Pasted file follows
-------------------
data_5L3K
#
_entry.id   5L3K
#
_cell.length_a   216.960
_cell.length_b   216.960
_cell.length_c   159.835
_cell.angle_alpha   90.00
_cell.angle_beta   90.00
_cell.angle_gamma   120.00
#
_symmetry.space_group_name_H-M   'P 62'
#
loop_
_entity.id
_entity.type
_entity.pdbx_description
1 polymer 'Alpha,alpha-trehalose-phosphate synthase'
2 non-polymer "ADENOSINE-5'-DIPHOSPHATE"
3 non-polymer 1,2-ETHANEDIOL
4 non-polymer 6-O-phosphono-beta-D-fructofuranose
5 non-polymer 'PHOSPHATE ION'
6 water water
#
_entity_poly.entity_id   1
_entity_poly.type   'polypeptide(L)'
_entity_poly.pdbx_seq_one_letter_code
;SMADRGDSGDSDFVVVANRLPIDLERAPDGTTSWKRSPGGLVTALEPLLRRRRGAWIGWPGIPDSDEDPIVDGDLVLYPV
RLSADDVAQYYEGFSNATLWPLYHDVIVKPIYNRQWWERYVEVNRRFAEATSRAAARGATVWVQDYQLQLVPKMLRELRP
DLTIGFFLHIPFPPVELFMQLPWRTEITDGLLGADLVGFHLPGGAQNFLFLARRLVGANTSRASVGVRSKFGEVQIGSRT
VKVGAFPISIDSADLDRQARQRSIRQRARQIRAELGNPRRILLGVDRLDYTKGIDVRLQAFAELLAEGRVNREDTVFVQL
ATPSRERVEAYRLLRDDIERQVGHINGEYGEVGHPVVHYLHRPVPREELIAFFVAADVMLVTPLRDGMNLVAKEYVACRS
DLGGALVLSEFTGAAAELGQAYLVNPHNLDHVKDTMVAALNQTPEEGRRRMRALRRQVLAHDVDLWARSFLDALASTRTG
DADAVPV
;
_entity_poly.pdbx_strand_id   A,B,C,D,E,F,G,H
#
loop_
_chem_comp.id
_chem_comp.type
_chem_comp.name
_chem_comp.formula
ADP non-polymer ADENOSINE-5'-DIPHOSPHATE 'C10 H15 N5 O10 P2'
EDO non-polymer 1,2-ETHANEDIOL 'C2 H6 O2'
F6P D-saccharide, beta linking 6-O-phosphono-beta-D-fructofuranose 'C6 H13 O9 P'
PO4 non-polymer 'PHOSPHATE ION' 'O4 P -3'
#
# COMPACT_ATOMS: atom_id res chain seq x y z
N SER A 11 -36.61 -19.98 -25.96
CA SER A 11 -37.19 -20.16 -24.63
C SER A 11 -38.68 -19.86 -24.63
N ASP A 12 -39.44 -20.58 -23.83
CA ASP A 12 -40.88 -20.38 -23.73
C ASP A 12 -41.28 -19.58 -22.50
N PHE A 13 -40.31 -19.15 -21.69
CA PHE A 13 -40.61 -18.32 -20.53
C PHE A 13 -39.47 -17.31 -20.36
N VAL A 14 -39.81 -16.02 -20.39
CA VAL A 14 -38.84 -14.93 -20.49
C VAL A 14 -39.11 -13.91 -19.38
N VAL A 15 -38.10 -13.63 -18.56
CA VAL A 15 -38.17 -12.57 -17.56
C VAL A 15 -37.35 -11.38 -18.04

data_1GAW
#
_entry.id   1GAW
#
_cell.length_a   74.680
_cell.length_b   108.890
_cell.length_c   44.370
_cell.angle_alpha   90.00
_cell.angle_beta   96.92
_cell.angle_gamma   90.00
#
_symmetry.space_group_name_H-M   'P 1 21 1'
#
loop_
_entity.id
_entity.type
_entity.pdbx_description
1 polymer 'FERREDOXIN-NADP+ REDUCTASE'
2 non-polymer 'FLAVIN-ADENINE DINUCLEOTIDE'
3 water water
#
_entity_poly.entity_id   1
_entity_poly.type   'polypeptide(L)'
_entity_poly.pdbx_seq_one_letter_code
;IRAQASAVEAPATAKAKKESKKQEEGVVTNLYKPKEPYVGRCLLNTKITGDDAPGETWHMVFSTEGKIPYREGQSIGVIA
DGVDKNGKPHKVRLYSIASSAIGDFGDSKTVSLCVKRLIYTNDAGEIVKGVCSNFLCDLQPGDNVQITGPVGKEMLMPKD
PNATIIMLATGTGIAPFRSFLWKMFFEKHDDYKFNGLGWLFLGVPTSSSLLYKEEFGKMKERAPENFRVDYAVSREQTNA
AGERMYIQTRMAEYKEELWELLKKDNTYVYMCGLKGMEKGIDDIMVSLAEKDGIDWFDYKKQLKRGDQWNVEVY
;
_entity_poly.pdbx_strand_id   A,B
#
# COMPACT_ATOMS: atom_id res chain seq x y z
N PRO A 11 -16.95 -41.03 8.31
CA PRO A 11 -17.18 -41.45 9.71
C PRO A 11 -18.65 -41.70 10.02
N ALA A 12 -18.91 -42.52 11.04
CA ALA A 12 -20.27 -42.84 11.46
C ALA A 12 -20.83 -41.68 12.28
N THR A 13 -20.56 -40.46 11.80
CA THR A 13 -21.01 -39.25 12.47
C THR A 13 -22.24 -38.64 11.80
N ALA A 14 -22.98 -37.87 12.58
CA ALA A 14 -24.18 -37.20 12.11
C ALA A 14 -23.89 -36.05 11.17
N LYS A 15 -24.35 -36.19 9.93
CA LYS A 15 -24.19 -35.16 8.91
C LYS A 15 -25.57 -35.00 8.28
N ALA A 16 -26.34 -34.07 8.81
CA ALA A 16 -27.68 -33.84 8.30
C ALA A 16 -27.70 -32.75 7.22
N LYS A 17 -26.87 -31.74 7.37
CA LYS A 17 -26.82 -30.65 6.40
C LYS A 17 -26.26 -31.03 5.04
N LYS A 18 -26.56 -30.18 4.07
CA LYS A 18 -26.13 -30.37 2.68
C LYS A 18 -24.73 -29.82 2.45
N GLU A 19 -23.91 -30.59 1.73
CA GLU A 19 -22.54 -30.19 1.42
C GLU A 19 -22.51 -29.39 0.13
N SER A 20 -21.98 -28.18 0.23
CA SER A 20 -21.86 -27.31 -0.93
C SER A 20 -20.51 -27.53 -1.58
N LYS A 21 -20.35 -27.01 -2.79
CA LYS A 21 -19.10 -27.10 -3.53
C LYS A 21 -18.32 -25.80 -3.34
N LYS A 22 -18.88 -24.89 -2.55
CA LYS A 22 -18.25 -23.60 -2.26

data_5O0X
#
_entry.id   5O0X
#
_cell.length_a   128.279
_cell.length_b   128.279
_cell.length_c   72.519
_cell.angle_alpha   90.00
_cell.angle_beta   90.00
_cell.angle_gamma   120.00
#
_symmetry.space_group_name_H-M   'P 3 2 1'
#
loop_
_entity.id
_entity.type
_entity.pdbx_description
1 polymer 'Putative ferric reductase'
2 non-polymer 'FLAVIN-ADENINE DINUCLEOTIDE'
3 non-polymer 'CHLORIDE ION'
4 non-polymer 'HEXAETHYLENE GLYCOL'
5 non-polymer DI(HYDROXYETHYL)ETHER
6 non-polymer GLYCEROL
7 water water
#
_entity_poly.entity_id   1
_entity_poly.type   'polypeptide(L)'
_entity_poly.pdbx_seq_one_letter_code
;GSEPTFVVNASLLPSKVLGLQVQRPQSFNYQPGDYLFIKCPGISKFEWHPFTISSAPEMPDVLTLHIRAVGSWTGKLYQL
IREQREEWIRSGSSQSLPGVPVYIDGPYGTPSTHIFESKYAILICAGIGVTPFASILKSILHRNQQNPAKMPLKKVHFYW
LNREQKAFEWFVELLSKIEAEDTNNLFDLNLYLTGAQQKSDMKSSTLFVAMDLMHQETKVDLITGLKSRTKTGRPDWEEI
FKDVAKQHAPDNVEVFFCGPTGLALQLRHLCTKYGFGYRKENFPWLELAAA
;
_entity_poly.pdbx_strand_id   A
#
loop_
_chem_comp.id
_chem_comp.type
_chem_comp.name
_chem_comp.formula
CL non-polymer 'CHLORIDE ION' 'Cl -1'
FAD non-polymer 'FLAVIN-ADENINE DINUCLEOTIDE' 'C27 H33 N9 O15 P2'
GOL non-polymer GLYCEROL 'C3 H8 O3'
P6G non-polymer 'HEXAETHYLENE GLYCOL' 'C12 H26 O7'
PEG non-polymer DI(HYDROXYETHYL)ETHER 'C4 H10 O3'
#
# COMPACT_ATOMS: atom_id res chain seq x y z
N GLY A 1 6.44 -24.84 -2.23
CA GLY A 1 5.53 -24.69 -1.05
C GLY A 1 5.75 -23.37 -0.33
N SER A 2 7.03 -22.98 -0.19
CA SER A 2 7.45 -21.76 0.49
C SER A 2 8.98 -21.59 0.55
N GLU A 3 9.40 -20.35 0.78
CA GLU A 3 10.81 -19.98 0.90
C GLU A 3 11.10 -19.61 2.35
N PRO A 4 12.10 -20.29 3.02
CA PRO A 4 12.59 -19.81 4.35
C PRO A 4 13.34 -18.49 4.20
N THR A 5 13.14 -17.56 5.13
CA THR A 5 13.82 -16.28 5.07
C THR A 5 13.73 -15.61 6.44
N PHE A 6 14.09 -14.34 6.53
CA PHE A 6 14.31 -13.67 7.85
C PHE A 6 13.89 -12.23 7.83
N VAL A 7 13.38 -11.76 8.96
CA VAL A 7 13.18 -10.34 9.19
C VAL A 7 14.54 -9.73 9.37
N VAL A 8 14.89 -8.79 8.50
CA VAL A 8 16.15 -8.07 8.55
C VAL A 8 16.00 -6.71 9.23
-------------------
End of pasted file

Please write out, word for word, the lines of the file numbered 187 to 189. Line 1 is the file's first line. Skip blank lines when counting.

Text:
N PRO A 4 12.10 -20.29 3.02
CA PRO A 4 12.59 -19.81 4.35
C PRO A 4 13.34 -18.49 4.20